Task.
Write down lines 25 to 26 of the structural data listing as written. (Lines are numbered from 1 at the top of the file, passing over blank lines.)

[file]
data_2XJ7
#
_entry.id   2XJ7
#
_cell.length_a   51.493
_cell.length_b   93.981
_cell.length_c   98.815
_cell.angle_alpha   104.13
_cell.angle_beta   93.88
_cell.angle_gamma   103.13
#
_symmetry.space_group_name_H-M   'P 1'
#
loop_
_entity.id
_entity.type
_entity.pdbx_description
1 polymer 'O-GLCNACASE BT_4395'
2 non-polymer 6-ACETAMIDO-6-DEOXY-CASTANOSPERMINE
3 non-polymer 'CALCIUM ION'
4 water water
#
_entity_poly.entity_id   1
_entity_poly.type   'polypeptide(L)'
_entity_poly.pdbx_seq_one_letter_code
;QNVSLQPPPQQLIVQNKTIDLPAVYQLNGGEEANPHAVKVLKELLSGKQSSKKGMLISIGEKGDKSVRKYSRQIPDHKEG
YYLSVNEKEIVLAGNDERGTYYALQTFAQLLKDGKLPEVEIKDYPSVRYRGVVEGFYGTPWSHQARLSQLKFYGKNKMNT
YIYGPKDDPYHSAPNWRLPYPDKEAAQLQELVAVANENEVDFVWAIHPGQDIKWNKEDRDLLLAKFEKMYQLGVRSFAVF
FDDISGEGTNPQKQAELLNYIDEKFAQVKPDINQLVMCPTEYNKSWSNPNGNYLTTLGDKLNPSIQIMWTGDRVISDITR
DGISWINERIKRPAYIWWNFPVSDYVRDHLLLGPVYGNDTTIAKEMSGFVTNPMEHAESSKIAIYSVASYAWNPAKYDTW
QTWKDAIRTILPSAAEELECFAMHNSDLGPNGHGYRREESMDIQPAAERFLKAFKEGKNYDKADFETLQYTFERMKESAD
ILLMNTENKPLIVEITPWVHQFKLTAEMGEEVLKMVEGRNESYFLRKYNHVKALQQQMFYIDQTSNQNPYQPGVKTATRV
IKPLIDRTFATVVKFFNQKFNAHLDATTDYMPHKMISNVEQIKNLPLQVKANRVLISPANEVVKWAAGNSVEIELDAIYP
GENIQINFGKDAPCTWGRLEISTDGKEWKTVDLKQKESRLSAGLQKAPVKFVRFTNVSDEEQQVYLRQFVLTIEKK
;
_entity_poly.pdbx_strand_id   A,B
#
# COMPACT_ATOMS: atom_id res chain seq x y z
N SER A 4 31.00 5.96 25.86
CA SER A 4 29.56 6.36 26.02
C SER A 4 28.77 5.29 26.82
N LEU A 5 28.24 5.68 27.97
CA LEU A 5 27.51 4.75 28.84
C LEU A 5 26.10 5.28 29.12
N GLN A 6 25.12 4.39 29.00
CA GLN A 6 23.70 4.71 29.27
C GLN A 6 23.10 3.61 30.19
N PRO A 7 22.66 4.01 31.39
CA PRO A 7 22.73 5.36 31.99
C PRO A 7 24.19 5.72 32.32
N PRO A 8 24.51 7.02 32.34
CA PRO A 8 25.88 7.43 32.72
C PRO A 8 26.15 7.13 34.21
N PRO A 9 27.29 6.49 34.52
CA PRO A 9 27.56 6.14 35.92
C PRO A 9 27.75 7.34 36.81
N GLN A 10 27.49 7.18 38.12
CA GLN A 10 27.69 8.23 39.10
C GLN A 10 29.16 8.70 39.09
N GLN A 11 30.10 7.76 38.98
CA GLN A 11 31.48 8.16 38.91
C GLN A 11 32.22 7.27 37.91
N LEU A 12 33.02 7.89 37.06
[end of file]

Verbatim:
_entity_poly.pdbx_seq_one_letter_code
;QNVSLQPPPQQLIVQNKTIDLPAVYQLNGGEEANPHAVKVLKELLSGKQSSKKGMLISIGEKGDKSVRKYSRQIPDHKEG